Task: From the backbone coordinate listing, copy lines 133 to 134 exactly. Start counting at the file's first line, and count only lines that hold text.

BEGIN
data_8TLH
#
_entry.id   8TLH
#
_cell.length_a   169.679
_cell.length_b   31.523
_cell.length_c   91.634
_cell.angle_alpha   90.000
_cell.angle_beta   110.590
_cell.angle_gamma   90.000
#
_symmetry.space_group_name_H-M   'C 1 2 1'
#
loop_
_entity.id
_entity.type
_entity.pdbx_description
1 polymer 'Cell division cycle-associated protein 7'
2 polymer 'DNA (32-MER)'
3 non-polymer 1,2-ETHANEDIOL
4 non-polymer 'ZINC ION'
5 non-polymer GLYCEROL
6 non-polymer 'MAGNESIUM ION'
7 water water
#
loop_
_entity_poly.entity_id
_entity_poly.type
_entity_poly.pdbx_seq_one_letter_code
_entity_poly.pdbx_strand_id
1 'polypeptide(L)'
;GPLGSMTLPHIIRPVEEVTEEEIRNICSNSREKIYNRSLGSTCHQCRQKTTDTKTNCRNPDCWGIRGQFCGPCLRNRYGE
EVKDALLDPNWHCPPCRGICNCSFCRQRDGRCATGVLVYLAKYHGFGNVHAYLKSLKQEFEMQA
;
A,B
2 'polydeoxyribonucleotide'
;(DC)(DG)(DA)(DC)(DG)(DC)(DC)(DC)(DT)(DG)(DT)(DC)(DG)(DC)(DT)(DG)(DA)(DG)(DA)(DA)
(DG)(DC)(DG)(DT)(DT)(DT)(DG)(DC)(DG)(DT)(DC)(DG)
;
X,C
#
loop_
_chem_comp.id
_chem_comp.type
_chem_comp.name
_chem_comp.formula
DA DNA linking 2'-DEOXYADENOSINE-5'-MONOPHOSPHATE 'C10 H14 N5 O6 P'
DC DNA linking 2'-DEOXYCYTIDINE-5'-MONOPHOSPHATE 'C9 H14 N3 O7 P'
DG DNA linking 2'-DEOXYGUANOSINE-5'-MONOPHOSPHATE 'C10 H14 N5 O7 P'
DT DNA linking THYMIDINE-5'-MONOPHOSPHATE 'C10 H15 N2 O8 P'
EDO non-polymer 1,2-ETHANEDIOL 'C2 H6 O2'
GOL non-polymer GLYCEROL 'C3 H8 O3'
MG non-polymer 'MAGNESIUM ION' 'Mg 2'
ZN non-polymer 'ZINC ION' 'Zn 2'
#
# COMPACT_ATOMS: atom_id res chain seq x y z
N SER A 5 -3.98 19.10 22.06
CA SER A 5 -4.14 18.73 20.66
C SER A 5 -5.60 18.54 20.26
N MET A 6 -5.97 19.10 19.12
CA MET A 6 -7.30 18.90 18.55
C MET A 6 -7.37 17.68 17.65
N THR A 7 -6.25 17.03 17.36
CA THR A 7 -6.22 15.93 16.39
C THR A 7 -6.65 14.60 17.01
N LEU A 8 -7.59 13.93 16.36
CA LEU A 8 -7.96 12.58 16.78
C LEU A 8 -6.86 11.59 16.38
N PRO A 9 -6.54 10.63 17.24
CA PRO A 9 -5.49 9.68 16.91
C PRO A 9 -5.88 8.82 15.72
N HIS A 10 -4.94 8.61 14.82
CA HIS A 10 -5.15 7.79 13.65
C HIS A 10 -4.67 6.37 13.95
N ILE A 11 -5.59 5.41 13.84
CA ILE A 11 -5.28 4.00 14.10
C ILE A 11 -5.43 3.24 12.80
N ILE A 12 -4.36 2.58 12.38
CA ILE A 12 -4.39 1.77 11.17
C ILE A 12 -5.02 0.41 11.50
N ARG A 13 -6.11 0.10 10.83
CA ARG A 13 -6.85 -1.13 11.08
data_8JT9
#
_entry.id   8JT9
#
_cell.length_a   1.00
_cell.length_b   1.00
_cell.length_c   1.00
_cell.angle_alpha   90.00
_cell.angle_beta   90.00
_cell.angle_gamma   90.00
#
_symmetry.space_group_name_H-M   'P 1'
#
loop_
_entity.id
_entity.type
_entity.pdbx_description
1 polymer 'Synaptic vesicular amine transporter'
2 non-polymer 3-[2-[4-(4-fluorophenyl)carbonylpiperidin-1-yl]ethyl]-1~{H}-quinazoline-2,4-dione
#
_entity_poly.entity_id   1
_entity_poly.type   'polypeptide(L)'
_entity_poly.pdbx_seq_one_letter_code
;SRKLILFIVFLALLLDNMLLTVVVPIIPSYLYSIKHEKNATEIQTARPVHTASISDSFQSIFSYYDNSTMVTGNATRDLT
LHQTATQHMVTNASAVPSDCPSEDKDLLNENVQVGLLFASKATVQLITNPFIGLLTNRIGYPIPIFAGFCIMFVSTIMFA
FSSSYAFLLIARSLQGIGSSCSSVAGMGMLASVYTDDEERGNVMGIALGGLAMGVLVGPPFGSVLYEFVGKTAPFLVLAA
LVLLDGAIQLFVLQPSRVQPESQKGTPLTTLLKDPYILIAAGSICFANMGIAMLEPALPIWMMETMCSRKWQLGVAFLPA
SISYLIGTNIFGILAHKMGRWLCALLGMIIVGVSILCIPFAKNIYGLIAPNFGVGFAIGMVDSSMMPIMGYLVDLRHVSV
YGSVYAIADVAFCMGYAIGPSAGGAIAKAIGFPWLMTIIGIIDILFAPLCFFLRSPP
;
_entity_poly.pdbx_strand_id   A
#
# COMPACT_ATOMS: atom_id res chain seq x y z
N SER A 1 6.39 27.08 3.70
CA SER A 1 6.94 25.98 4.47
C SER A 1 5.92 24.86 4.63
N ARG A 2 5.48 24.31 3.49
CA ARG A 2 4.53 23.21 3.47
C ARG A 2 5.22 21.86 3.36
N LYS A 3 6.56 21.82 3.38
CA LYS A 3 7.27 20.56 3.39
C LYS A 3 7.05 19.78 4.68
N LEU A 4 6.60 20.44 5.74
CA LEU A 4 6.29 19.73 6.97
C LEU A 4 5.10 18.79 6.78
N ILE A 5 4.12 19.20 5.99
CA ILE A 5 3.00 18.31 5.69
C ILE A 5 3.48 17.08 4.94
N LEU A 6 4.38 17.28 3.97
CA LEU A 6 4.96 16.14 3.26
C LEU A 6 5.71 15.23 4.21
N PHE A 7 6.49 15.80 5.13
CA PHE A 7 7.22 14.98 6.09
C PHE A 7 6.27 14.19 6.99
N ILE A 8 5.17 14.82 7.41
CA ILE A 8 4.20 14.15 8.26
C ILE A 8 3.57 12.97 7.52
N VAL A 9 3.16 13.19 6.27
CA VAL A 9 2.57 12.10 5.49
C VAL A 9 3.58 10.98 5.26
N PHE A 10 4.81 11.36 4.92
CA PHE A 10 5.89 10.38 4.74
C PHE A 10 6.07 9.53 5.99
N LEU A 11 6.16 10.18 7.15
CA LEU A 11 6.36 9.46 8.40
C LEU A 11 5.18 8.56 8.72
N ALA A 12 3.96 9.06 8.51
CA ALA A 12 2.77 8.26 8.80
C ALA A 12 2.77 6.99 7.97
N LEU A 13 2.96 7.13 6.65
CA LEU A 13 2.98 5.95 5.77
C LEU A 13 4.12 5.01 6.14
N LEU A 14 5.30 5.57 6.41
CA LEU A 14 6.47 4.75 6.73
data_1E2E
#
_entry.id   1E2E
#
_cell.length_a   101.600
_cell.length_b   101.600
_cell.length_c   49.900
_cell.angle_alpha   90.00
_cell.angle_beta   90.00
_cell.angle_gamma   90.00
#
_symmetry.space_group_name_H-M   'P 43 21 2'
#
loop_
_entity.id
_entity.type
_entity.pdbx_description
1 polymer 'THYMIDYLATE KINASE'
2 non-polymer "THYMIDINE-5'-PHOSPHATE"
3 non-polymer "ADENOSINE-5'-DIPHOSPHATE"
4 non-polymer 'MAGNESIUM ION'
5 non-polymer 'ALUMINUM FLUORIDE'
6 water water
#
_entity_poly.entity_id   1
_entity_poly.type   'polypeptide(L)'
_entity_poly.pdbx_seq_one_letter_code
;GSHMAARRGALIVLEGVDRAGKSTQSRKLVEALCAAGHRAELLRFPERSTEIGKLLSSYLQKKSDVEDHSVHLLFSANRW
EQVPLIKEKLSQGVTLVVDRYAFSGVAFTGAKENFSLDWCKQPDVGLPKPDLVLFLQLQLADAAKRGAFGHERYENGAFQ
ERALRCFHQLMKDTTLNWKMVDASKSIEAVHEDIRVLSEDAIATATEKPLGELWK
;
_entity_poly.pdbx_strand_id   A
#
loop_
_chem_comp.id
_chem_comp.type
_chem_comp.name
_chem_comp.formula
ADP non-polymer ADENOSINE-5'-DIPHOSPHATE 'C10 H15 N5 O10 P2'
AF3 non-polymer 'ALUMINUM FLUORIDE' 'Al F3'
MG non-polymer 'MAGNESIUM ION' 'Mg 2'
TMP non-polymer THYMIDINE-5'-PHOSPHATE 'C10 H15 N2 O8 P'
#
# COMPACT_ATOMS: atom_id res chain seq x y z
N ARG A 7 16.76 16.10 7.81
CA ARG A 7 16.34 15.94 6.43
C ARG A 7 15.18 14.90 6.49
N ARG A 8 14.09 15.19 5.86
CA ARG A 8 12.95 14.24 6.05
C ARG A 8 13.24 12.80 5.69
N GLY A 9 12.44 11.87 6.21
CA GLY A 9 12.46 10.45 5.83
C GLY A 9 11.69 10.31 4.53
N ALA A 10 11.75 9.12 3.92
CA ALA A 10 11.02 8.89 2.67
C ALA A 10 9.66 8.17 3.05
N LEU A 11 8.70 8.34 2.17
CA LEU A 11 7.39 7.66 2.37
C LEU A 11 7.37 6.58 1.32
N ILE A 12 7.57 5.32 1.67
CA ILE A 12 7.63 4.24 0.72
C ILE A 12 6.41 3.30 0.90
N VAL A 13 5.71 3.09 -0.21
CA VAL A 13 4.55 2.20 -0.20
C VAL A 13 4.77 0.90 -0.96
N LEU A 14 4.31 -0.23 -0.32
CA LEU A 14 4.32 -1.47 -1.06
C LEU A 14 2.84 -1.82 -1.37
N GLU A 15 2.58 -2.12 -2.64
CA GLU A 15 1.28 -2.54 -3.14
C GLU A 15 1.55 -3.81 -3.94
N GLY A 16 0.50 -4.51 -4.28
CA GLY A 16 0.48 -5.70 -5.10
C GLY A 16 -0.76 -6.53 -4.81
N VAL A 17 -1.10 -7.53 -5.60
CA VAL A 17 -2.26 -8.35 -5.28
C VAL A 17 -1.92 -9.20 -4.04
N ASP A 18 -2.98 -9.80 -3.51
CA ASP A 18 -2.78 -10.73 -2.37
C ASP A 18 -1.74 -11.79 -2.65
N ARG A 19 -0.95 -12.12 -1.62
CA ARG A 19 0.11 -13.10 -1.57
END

C LEU A 6 5.71 15.23 4.21
N PHE A 7 6.49 15.80 5.13